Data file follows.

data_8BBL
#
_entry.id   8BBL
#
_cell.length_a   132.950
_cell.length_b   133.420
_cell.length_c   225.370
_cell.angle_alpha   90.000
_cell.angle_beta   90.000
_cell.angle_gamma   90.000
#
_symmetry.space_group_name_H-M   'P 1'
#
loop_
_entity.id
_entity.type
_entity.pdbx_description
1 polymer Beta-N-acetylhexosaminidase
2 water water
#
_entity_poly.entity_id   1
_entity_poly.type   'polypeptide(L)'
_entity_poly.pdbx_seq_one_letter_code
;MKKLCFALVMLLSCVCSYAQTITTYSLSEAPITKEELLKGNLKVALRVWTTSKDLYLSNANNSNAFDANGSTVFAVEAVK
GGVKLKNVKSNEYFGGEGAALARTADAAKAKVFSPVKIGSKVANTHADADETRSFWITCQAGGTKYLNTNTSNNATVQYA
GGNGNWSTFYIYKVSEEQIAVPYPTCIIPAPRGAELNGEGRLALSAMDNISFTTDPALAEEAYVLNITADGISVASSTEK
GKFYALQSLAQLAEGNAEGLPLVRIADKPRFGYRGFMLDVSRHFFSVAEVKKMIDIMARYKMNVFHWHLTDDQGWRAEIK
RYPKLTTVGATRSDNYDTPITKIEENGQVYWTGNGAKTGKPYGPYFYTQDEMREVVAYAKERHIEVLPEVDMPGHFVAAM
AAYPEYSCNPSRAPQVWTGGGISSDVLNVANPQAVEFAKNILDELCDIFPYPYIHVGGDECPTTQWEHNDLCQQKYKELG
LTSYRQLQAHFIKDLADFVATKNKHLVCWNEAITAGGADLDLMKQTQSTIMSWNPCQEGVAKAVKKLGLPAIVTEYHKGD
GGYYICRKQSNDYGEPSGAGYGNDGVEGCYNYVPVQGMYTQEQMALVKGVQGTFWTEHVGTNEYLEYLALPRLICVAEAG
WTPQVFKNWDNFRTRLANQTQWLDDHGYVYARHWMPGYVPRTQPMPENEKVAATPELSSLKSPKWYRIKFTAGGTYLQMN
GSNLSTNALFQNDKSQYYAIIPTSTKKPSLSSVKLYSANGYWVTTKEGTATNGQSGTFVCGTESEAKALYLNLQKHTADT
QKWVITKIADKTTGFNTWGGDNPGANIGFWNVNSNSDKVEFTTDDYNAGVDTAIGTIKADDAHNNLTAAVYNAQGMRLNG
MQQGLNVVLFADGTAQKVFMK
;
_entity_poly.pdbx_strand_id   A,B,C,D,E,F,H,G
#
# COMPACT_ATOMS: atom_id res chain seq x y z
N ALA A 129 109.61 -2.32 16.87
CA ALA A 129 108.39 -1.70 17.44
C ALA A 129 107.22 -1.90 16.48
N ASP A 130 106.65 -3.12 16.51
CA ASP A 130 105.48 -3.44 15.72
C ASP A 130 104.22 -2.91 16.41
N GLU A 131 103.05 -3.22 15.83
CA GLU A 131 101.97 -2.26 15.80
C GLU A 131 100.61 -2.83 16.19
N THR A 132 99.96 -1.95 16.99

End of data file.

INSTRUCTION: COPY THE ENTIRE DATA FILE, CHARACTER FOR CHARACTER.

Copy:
data_8BBL
#
_entry.id   8BBL
#
_cell.length_a   132.950
_cell.length_b   133.420
_cell.length_c   225.370
_cell.angle_alpha   90.000
_cell.angle_beta   90.000
_cell.angle_gamma   90.000
#
_symmetry.space_group_name_H-M   'P 1'
#
loop_
_entity.id
_entity.type
_entity.pdbx_description
1 polymer Beta-N-acetylhexosaminidase
2 water water
#
_entity_poly.entity_id   1
_entity_poly.type   'polypeptide(L)'
_entity_poly.pdbx_seq_one_letter_code
;MKKLCFALVMLLSCVCSYAQTITTYSLSEAPITKEELLKGNLKVALRVWTTSKDLYLSNANNSNAFDANGSTVFAVEAVK
GGVKLKNVKSNEYFGGEGAALARTADAAKAKVFSPVKIGSKVANTHADADETRSFWITCQAGGTKYLNTNTSNNATVQYA
GGNGNWSTFYIYKVSEEQIAVPYPTCIIPAPRGAELNGEGRLALSAMDNISFTTDPALAEEAYVLNITADGISVASSTEK
GKFYALQSLAQLAEGNAEGLPLVRIADKPRFGYRGFMLDVSRHFFSVAEVKKMIDIMARYKMNVFHWHLTDDQGWRAEIK
RYPKLTTVGATRSDNYDTPITKIEENGQVYWTGNGAKTGKPYGPYFYTQDEMREVVAYAKERHIEVLPEVDMPGHFVAAM
AAYPEYSCNPSRAPQVWTGGGISSDVLNVANPQAVEFAKNILDELCDIFPYPYIHVGGDECPTTQWEHNDLCQQKYKELG
LTSYRQLQAHFIKDLADFVATKNKHLVCWNEAITAGGADLDLMKQTQSTIMSWNPCQEGVAKAVKKLGLPAIVTEYHKGD
GGYYICRKQSNDYGEPSGAGYGNDGVEGCYNYVPVQGMYTQEQMALVKGVQGTFWTEHVGTNEYLEYLALPRLICVAEAG
WTPQVFKNWDNFRTRLANQTQWLDDHGYVYARHWMPGYVPRTQPMPENEKVAATPELSSLKSPKWYRIKFTAGGTYLQMN
GSNLSTNALFQNDKSQYYAIIPTSTKKPSLSSVKLYSANGYWVTTKEGTATNGQSGTFVCGTESEAKALYLNLQKHTADT
QKWVITKIADKTTGFNTWGGDNPGANIGFWNVNSNSDKVEFTTDDYNAGVDTAIGTIKADDAHNNLTAAVYNAQGMRLNG
MQQGLNVVLFADGTAQKVFMK
;
_entity_poly.pdbx_strand_id   A,B,C,D,E,F,H,G
#
# COMPACT_ATOMS: atom_id res chain seq x y z
N ALA A 129 109.61 -2.32 16.87
CA ALA A 129 108.39 -1.70 17.44
C ALA A 129 107.22 -1.90 16.48
N ASP A 130 106.65 -3.12 16.51
CA ASP A 130 105.48 -3.44 15.72
C ASP A 130 104.22 -2.91 16.41
N GLU A 131 103.05 -3.22 15.83
CA GLU A 131 101.97 -2.26 15.80
C GLU A 131 100.61 -2.83 16.19
N THR A 132 99.96 -1.95 16.99